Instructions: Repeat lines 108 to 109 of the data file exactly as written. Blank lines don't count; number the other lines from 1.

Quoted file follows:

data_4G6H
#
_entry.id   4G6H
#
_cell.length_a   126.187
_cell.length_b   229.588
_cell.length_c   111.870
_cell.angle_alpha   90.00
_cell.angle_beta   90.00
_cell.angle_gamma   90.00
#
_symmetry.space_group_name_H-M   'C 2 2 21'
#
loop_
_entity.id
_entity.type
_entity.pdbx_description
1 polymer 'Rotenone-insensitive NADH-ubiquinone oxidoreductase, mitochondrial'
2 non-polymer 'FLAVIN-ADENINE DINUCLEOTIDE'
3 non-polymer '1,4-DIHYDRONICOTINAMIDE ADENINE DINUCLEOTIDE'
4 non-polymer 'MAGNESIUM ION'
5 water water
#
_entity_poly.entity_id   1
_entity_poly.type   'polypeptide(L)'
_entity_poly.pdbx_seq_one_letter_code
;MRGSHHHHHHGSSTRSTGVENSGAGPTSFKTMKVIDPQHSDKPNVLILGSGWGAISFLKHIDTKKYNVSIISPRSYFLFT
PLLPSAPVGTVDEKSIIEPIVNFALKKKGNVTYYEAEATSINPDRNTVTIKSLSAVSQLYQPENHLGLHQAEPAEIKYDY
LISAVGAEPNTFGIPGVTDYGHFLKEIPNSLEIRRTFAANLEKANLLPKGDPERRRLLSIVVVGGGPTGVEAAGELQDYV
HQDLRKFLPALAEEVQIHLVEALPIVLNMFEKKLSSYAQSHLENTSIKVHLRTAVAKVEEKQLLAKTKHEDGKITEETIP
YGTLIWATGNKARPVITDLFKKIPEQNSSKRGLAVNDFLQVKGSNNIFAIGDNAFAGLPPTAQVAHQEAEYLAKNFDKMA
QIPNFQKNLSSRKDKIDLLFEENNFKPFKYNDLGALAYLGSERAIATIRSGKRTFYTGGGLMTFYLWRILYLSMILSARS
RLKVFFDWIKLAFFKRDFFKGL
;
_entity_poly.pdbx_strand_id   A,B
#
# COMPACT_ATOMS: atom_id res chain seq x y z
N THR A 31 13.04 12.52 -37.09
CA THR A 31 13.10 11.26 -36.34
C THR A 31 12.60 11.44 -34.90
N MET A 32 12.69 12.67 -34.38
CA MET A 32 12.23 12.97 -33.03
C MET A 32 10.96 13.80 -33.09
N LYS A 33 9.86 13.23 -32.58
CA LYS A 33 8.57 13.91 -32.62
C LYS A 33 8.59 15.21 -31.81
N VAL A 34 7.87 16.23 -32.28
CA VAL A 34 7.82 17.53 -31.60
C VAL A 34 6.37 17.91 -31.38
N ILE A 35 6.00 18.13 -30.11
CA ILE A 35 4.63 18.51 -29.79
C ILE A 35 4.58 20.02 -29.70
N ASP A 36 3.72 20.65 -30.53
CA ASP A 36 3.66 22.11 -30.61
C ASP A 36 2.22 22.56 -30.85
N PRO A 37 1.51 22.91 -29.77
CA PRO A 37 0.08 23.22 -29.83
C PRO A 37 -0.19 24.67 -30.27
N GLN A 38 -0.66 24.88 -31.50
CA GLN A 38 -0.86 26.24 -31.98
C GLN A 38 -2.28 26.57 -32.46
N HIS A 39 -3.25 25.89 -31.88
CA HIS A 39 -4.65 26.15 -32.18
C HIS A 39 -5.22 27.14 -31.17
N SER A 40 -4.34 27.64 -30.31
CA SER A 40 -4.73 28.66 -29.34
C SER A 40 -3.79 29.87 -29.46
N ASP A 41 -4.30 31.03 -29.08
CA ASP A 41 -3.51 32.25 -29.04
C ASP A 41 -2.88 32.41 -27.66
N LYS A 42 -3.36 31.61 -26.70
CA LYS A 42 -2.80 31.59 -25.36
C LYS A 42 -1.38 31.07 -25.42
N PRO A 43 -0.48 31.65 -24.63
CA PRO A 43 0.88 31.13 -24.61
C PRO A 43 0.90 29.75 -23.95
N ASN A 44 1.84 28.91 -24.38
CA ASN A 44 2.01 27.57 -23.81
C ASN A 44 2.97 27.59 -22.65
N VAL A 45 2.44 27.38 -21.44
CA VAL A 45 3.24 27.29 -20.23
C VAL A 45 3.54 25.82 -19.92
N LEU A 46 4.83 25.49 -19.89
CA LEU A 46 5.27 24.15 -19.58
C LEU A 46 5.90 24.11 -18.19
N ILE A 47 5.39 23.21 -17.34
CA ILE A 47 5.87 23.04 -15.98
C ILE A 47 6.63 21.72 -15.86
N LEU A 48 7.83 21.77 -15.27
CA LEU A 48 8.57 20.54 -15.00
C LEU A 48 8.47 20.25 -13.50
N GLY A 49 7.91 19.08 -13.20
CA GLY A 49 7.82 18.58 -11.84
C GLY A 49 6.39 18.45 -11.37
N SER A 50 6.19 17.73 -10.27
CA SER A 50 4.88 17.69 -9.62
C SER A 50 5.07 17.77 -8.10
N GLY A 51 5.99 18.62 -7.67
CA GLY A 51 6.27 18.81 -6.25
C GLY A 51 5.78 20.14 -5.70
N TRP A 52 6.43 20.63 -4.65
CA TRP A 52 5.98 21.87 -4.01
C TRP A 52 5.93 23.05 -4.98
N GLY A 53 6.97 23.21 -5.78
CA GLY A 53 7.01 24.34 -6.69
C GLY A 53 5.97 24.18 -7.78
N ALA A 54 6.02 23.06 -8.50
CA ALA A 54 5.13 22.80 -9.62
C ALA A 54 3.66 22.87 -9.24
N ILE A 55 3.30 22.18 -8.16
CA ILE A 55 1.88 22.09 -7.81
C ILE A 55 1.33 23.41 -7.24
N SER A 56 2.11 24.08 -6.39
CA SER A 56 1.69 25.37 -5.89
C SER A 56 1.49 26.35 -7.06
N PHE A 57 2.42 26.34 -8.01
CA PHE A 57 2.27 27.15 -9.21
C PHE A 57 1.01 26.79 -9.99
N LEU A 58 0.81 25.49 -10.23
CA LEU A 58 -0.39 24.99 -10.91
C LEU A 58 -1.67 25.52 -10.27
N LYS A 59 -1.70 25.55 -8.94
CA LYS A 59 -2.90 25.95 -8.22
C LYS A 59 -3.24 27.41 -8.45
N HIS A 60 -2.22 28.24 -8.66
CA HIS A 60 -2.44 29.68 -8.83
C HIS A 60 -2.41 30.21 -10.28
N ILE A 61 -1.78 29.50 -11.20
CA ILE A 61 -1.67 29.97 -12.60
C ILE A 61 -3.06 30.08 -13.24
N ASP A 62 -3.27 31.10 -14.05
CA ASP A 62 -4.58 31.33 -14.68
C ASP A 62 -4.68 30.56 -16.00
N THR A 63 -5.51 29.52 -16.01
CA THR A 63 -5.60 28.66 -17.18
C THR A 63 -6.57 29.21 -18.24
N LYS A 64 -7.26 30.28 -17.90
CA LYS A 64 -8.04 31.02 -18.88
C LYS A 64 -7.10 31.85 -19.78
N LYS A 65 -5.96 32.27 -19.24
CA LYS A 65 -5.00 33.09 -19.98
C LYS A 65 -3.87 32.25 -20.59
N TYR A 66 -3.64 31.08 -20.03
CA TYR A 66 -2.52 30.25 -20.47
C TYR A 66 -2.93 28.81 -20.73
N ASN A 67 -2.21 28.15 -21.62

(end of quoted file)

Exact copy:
CA ALA A 54 5.13 22.80 -9.62
C ALA A 54 3.66 22.87 -9.24